Friday, June 27, 2014

STEM's 500 year-old Foundation: Leonardo Da Vinci

Almost 500 years following his death, the name Leonardo Da Vinci still tops most lists of the greatest scientific minds in world history. The “Renaissance Man” with insatiable curiosity and determined innovation, Da Vinci became an accomplished inventor, scientist, mathematician, painter, sculptor, architect, cartographer, engineer, anatomist, botanist, geologist, and writer. Da Vinci's 7 Principles serve as guideposts for STEM/STREAM education today:

1. Curiosit√†: An insatiably curious approach to life and an unrelenting quest for continuous learning.  

2. Dimostrazione: A commitment to test knowledge through experience, persistence, and a willingness to learn from mistakes.  

3. Sensazione: The continual refinement of the senses, especially sight, as the means to enliven experience.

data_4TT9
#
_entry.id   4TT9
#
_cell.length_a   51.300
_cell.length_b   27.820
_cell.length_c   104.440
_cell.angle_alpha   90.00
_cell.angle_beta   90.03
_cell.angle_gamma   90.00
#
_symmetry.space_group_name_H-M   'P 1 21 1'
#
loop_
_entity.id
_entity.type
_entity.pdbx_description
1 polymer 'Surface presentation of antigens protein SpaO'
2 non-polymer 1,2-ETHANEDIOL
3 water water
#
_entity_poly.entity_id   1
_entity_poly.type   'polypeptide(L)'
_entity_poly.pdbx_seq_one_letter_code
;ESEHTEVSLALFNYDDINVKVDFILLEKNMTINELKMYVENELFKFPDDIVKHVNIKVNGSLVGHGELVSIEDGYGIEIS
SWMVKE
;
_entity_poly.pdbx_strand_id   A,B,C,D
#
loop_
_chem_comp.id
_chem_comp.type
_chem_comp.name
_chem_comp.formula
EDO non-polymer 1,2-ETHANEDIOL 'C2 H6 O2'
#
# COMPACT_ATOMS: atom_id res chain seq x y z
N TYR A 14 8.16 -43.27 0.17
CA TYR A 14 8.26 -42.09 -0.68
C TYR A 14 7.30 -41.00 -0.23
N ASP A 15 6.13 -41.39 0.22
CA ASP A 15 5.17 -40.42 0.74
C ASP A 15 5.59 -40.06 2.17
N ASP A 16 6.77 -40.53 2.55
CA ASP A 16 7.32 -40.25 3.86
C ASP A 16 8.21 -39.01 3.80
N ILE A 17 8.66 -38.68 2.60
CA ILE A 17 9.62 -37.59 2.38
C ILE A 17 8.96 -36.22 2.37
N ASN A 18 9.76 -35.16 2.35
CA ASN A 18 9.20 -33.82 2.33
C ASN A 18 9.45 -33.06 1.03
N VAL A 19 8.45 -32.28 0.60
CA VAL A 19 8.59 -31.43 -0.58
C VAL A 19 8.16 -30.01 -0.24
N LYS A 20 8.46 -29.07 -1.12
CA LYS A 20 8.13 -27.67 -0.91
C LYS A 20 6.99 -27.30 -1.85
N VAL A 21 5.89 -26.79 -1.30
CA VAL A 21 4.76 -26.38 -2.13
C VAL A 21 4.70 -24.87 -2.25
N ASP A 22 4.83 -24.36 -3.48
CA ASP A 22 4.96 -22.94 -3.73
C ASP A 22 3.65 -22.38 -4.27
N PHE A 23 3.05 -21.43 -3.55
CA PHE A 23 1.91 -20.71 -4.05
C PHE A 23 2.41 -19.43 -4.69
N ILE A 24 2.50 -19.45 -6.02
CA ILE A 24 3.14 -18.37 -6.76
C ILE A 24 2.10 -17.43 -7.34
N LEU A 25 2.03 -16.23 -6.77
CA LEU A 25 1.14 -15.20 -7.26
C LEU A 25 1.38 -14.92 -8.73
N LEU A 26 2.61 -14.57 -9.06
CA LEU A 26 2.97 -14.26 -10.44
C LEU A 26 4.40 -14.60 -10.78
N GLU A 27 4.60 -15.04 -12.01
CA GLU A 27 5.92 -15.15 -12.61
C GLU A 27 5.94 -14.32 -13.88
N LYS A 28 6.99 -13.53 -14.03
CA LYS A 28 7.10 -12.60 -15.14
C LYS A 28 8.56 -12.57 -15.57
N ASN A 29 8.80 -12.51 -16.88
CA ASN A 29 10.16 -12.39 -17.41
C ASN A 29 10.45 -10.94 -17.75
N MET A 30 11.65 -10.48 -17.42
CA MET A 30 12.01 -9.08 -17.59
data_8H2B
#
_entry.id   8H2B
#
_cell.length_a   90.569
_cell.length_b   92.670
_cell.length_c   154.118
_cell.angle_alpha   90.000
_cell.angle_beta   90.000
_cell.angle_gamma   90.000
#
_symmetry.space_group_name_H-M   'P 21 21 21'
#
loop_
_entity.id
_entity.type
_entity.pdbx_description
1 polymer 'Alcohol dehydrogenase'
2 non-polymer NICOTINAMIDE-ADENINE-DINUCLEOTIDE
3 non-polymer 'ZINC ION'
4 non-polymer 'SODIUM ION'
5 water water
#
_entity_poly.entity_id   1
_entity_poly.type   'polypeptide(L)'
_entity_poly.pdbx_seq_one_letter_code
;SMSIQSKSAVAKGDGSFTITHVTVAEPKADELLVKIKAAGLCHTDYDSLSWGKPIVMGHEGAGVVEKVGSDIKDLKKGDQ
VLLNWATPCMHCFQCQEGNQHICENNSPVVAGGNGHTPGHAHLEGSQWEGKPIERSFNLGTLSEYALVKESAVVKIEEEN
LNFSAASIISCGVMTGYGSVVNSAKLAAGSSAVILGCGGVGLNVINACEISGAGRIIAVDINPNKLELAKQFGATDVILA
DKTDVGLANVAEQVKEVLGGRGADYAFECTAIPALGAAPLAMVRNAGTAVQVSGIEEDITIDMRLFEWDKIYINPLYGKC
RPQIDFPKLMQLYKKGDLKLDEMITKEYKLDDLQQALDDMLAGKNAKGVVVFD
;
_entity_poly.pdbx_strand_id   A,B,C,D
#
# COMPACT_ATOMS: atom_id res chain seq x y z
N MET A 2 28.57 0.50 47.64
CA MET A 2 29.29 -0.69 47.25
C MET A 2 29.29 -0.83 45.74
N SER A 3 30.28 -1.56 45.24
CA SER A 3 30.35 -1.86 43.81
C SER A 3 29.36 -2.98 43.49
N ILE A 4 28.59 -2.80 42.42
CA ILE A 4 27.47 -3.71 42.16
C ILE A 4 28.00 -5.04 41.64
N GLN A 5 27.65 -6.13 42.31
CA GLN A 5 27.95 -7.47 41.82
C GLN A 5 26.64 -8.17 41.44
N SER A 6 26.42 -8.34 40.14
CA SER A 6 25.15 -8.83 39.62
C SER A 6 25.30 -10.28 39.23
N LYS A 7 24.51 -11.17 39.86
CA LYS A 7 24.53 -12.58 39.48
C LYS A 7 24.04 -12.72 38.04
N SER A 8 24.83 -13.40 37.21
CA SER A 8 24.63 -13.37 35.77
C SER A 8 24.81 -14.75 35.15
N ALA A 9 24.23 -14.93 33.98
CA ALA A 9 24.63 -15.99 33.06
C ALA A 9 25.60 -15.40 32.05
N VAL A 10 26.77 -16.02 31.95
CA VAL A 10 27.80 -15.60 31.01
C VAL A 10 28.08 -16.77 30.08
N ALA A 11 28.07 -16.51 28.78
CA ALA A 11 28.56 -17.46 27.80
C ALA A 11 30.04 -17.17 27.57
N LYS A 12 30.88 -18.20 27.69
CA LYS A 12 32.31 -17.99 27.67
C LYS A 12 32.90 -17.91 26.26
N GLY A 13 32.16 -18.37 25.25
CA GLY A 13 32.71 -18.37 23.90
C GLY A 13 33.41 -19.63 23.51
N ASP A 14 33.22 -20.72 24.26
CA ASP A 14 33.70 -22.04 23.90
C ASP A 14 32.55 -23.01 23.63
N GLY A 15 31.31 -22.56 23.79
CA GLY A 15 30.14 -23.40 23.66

4. Sfumato (literally means “Going up in Smoke”): A willingness to embrace ambiguity, paradox, and uncertainty.  

5. Arte/Scienza (art and science): The development of the balance between science and art, logic and imagination (“whole-brain” learning and thinking.)

6. Corporalita: The cultivation of grace, ambidexterity, fitness, and poise.  

7. Connessione: A recognition of and appreciation for the interconnectedness of all things and phenomena.

For 21st century STEM success, our students must learn to solve problems by creative/inventive Da Vincian thinking. “Creativity requires the courage to let go of certainties” as psychologist Eric Fromm stated, accentuating the fourth of Da Vinci’s Principles.

Our test-centric schools of today may be unwittingly constraining student imagination and creativity by insisting that all thinking must conform to a preordained “correct” answer, rather than allowing for multiple solutions, multiple avenues to arrive at each of them, and more than one suitable answer to the same question or problem. (It is important to note that no high-achieving nation spends as much time, money or organized efforts on standardized testing as we do).

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